The Big Horn County commissioners last fall wanted to ensure that no county employee was supervised by a state employee, especially when it came to public health. With legislation enacted this year making that possible, two of the commissioners are now seeking to hold the county harmless and without any liability, which could put the majority of the public health services in jeopardy in the county.
In the regular meeting last Wednesday, May 7, the commissioners met with Big Horn County Public Health Nurse Manager Kimberly Cowan, along with Linette Johnson, state supervisor, and Karen Mahan, state nursing chief, via teleconference.
Mahan said they needed to have the county approve the budget for the two administrative assistant employees, one at the Greybull office and one in Lovell. The budget is $79,000, less than the current $82,000 budget.
The county then needs to set a work session with public health to go over the memorandum of understanding, which includes the statement of work, outlining responsibilities of both the state and the county, and the Business Associate Agreement.
“I’m not sure it’s worth going any further until we are assured there is no county responsibility,” Commissioner Keith Grant said.
Mahan said the MOU is for the Maternal and Child Health services, which are required by state statute. She said public health can bill the state for the time spent on the services and that money comes back to the county, up to $63,000 biannually.
“If you don’t sign the contract you don’t get the revenue,” she said.
Mahan added, “It was originally our understanding the board’s concern was liability of county employees being supervised by state employees. That’s how the legislation was based, to provide a method in these positions. From our perspective it wasn’t our understanding the county didn’t want any liability.”
Grant said his concern with the MCH documents is that it leaves the county with all the liability of a program the state is running.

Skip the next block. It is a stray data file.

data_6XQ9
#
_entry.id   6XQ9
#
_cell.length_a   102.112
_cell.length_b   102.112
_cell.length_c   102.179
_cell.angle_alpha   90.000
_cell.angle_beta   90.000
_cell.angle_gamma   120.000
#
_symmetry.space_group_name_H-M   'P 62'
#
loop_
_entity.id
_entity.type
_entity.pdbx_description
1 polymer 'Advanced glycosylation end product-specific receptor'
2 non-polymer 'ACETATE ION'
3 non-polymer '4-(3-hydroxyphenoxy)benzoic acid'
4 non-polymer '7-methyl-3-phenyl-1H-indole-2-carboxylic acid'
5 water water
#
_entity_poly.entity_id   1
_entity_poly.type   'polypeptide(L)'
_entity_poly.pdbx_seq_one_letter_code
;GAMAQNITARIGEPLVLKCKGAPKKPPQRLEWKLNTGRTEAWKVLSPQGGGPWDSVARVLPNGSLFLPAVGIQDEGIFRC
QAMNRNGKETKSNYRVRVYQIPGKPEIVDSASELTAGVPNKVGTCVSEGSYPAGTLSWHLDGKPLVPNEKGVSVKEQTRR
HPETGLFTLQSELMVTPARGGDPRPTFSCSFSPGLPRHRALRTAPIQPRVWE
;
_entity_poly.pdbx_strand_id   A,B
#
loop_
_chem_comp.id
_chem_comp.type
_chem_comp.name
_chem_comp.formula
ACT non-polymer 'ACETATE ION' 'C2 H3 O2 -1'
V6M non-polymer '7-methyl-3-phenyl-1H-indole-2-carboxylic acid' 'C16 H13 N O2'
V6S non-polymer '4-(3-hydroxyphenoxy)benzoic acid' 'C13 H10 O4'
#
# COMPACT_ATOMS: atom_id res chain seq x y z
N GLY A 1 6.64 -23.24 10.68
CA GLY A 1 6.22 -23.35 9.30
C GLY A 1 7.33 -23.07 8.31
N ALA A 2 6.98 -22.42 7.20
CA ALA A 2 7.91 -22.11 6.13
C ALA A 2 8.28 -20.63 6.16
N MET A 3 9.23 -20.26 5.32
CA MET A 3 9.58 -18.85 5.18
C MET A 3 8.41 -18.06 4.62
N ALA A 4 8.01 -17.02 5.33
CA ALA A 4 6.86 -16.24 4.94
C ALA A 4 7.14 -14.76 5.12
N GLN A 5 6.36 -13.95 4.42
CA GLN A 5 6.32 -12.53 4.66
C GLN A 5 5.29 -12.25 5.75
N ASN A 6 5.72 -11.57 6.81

MCH includes home visitation services for pregnant women. According to state statute the service “shall” be provided in each county. Other services such as immunizations and long-term care assessments are listed as services that “may” be provided.
“What we asked for is to be revenue neutral and employees to be state employees and it sounds like what we are getting,” Commissioner Jerry Ewen said.
Grant said, “My understanding is that the county wouldn’t have any liability.”
Ewen said the county is liable like any of the county facilities since public health is housed in the county-owned senior center buildings in both Greybull and Lovell.
Commissioner John Hyde asked whether, if the commissioners agreed to the budget, it would commit them to a contract. Mahan said no, nothing would be signed but it would allow the budget to be submitted to the governor for approval so the positions could begin to be advertised.
Mahan noted, however, if no contract is signed, services would stop after Sept. 30. Terms of the agreement can be negotiated between the county attorney and the attorney general’s office.
Cowan said about 60-70 percent of the time for the nurses is spent on MCH services. “That’s what we do,” she said. “We have a huge clientele of moms and babies in our county.”
Mahan said while MCH is mandated by statute, services will be limited without county funds.
Cowan said it would decrease services if the MCH contract is not signed.
Grant said, “If they’re mandated to do the services, then we can drop the program.”
Ewen said he would not go along with that.
“We are charged with the health, safety and welfare of citizens. If we dissolve the program a lot of thought needs to go into it because it’s very important to a lot of people,” Ewen said.
Hyde said, “We want to help fund the program, but we want you to run it. It should be so simple.”
He added, however, “What are we going to be able to afford? I’d rather see law enforcement on the streets than health nurses teaching mothers how to change diapers. I hope it doesn’t come to that.”
The commissioners will meet with public health in a work session on May 29. Per their concern about supervision, the county has reached a new agreement with the University of Wyoming Cooperative Extension Service so the new administrative assistant that is hired will be a UW employee, not a county employee.
By KARLA POMEROY